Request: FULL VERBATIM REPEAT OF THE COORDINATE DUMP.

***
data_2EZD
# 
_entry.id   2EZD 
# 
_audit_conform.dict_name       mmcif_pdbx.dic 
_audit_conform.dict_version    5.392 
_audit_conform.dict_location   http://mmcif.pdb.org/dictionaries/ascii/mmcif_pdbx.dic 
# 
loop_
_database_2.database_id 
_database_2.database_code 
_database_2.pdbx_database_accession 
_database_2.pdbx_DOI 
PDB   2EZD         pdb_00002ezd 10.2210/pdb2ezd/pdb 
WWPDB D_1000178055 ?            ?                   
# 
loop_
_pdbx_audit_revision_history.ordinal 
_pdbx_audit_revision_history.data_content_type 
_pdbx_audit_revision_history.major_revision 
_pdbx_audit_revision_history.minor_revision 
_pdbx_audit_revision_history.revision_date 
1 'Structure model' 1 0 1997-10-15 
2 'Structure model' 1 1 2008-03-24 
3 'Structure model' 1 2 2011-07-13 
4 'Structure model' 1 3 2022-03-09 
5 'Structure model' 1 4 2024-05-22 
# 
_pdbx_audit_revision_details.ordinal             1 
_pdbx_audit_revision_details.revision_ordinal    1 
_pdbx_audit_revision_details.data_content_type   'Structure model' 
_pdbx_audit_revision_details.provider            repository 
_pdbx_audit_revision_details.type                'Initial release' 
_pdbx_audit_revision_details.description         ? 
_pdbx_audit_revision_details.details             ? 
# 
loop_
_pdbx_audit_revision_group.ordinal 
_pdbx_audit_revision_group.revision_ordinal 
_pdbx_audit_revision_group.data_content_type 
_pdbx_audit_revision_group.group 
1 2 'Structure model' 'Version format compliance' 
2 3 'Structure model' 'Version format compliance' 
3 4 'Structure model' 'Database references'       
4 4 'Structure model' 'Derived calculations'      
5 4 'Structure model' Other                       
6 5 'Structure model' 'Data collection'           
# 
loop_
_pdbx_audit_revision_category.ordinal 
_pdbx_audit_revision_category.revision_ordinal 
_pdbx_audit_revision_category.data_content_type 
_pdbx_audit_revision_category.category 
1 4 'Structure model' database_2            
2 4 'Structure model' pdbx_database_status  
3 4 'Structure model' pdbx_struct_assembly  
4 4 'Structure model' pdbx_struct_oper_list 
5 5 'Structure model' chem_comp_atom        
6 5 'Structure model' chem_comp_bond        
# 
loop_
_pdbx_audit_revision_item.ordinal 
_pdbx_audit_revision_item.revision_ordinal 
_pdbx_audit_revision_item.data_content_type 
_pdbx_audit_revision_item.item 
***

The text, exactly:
data_2EZD
# 
_entry.id   2EZD 
# 
_audit_conform.dict_name       mmcif_pdbx.dic 
_audit_conform.dict_version    5.392 
_audit_conform.dict_location   http://mmcif.pdb.org/dictionaries/ascii/mmcif_pdbx.dic 
# 
loop_
_database_2.database_id 
_database_2.database_code 
_database_2.pdbx_database_accession 
_database_2.pdbx_DOI 
PDB   2EZD         pdb_00002ezd 10.2210/pdb2ezd/pdb 
WWPDB D_1000178055 ?            ?                   
# 
loop_
_pdbx_audit_revision_history.ordinal 
_pdbx_audit_revision_history.data_content_type 
_pdbx_audit_revision_history.major_revision 
_pdbx_audit_revision_history.minor_revision 
_pdbx_audit_revision_history.revision_date 
1 'Structure model' 1 0 1997-10-15 
2 'Structure model' 1 1 2008-03-24 
3 'Structure model' 1 2 2011-07-13 
4 'Structure model' 1 3 2022-03-09 
5 'Structure model' 1 4 2024-05-22 
# 
_pdbx_audit_revision_details.ordinal             1 
_pdbx_audit_revision_details.revision_ordinal    1 
_pdbx_audit_revision_details.data_content_type   'Structure model' 
_pdbx_audit_revision_details.provider            repository 
_pdbx_audit_revision_details.type                'Initial release' 
_pdbx_audit_revision_details.description         ? 
_pdbx_audit_revision_details.details             ? 
# 
loop_
_pdbx_audit_revision_group.ordinal 
_pdbx_audit_revision_group.revision_ordinal 
_pdbx_audit_revision_group.data_content_type 
_pdbx_audit_revision_group.group 
1 2 'Structure model' 'Version format compliance' 
2 3 'Structure model' 'Version format compliance' 
3 4 'Structure model' 'Database references'       
4 4 'Structure model' 'Derived calculations'      
5 4 'Structure model' Other                       
6 5 'Structure model' 'Data collection'           
# 
loop_
_pdbx_audit_revision_category.ordinal 
_pdbx_audit_revision_category.revision_ordinal 
_pdbx_audit_revision_category.data_content_type 
_pdbx_audit_revision_category.category 
1 4 'Structure model' database_2            
2 4 'Structure model' pdbx_database_status  
3 4 'Structure model' pdbx_struct_assembly  
4 4 'Structure model' pdbx_struct_oper_list 
5 5 'Structure model' chem_comp_atom        
6 5 'Structure model' chem_comp_bond        
# 
loop_
_pdbx_audit_revision_item.ordinal 
_pdbx_audit_revision_item.revision_ordinal 
_pdbx_audit_revision_item.data_content_type 
_pdbx_audit_revision_item.item 